As noted in this LA Times article, Bristol-Myers Squibb and Staples recently agreed to disclose – and have their directors oversee – soft money political contributions made with corporate funds. Last year, Morgan Stanley, Johnson & Johnson, Schering-Plough, Pepsico, Coca Cola and Eli Lilly adopted similar political transparency and accountability policies. Under a typical policy, all soft money political contributions are reviewed at the Board level on an annual basis and the company posts a complete list of corporate political contributions as well as their guidelines for their political giving.
In addition, according to this press release, Amgen recently became the first company whose board endorsed a shareholder resolution calling for disclosure and board oversight of the company’s soft money giving. This development is part of a movement fostered by the Center for Political Accountability, among other groups.
Keith Bishop also notes that a bill was recently introduced in California that would require disclosure of political contributions related to California by corporations. The corporation would be required to make refunds or contributions to charities for objecting shareholders. We have posted a copy of the bill in our new “Political Contributions” Practice Area.
Yesterday’s WSJ ran an article (not available electronically) about CEOs that serve on multiple boards that caught my eye. Back in the day before I knew better, my dream was to serve on a few boards to pass time once my kids moved out of the house. Now after serving five years on the board of a local domestic violence non-profit, I realize the serious time commitment that serving on a board really entails (putting aside the liability concerns).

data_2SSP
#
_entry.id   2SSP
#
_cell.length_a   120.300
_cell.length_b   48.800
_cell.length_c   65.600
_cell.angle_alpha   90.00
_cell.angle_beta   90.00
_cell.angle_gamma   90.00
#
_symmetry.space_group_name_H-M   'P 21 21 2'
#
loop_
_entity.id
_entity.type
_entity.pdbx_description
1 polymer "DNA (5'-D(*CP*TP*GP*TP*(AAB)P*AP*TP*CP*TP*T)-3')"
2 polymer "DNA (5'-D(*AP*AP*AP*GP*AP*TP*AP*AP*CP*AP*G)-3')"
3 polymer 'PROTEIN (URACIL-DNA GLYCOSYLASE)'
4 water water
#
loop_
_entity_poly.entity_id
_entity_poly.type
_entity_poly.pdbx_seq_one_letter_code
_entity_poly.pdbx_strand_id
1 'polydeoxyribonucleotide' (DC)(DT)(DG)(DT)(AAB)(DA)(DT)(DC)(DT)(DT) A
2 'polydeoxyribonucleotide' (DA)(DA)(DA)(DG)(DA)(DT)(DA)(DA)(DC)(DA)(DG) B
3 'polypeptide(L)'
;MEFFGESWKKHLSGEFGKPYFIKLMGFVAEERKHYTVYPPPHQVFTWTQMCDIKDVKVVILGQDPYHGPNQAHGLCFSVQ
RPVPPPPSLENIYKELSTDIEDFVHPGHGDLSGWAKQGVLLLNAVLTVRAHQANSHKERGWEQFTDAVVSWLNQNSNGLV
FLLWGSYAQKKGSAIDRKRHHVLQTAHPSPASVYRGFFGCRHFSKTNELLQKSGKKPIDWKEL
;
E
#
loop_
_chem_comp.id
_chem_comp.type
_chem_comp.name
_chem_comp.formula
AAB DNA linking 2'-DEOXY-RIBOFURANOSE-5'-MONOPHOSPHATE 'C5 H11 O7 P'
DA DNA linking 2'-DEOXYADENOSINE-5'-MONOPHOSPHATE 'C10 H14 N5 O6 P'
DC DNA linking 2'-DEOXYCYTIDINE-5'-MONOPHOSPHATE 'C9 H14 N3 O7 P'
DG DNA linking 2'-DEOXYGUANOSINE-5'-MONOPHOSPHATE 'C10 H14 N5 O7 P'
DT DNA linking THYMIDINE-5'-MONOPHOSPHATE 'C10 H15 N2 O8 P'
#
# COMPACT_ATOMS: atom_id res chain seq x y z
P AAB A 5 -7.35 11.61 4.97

So I can’t understand how a CEO of a major company could have the time to serve on more than one or two boards in addition to his/her own company. I would think even one extra board seat would be a challenge. Yet the article lists a few CEOs that serve on more than 10 boards! How do they even schedule board meetings without multiple conflicts?
ISS policy is that it generally will recommend withholding from directors who are CEOs of publicly-traded companies who serve on more than three public boards, i.e., more than two public boards other than their own board (but not recommend withholding at the CEO’s own company unless the overextension is particularly problematic or the company’s performance is poor).
And remember that the SEC only requires directors to disclose the public company boards that they sit on – directors aren’t required to disclose private company or non-profit directorships, which can be quite time-consuming too. If I sat in the shoes of a major investor, I want a CEO that spends some time with their family…
How to Handle a SEC Enforcement Inquiry Today
We have posted the transcript from the recent webcast: “How to Handle a SEC Enforcement Inquiry Today.”
Remembrance of Regina Baker
For those SEC alumni out there, I am sad to note that long-time Corp Fin Staffer Regina Baker passed away Tuesday after an extended illness. Regina was one of my favorite Staffers and I believe that anyone who worked alongside her – during her 40-year tenure – felt the same way. She was a very special person and we will all miss her. My condolences to her family and friends.